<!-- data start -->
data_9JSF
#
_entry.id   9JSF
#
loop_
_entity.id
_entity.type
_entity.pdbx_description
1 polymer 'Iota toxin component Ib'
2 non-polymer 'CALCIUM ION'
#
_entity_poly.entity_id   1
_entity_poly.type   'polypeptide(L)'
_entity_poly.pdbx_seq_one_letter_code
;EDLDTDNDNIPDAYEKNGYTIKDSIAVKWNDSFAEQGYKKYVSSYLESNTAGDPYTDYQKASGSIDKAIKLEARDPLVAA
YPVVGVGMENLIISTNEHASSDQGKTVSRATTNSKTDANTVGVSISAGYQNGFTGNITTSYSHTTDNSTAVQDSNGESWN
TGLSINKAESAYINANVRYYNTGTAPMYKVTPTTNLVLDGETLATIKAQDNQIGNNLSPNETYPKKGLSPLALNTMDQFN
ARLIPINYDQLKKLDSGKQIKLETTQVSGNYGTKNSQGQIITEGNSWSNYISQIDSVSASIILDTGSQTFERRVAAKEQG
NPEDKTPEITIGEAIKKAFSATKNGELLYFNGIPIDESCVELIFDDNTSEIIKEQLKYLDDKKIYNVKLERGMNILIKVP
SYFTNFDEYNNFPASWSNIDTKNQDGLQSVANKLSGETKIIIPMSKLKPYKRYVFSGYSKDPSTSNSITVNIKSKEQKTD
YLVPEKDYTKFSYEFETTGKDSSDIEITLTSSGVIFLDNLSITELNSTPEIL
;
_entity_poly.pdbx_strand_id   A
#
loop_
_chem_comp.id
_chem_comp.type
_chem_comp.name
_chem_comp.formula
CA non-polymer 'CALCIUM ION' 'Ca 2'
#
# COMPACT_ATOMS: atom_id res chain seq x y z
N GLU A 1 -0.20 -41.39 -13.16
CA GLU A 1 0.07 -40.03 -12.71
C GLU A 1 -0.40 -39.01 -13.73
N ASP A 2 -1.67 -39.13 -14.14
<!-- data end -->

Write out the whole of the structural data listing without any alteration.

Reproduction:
data_9JSF
#
_entry.id   9JSF
#
loop_
_entity.id
_entity.type
_entity.pdbx_description
1 polymer 'Iota toxin component Ib'
2 non-polymer 'CALCIUM ION'
#
_entity_poly.entity_id   1
_entity_poly.type   'polypeptide(L)'
_entity_poly.pdbx_seq_one_letter_code
;EDLDTDNDNIPDAYEKNGYTIKDSIAVKWNDSFAEQGYKKYVSSYLESNTAGDPYTDYQKASGSIDKAIKLEARDPLVAA
YPVVGVGMENLIISTNEHASSDQGKTVSRATTNSKTDANTVGVSISAGYQNGFTGNITTSYSHTTDNSTAVQDSNGESWN
TGLSINKAESAYINANVRYYNTGTAPMYKVTPTTNLVLDGETLATIKAQDNQIGNNLSPNETYPKKGLSPLALNTMDQFN
ARLIPINYDQLKKLDSGKQIKLETTQVSGNYGTKNSQGQIITEGNSWSNYISQIDSVSASIILDTGSQTFERRVAAKEQG
NPEDKTPEITIGEAIKKAFSATKNGELLYFNGIPIDESCVELIFDDNTSEIIKEQLKYLDDKKIYNVKLERGMNILIKVP
SYFTNFDEYNNFPASWSNIDTKNQDGLQSVANKLSGETKIIIPMSKLKPYKRYVFSGYSKDPSTSNSITVNIKSKEQKTD
YLVPEKDYTKFSYEFETTGKDSSDIEITLTSSGVIFLDNLSITELNSTPEIL
;
_entity_poly.pdbx_strand_id   A
#
loop_
_chem_comp.id
_chem_comp.type
_chem_comp.name
_chem_comp.formula
CA non-polymer 'CALCIUM ION' 'Ca 2'
#
# COMPACT_ATOMS: atom_id res chain seq x y z
N GLU A 1 -0.20 -41.39 -13.16
CA GLU A 1 0.07 -40.03 -12.71
C GLU A 1 -0.40 -39.01 -13.73
N ASP A 2 -1.67 -39.13 -14.14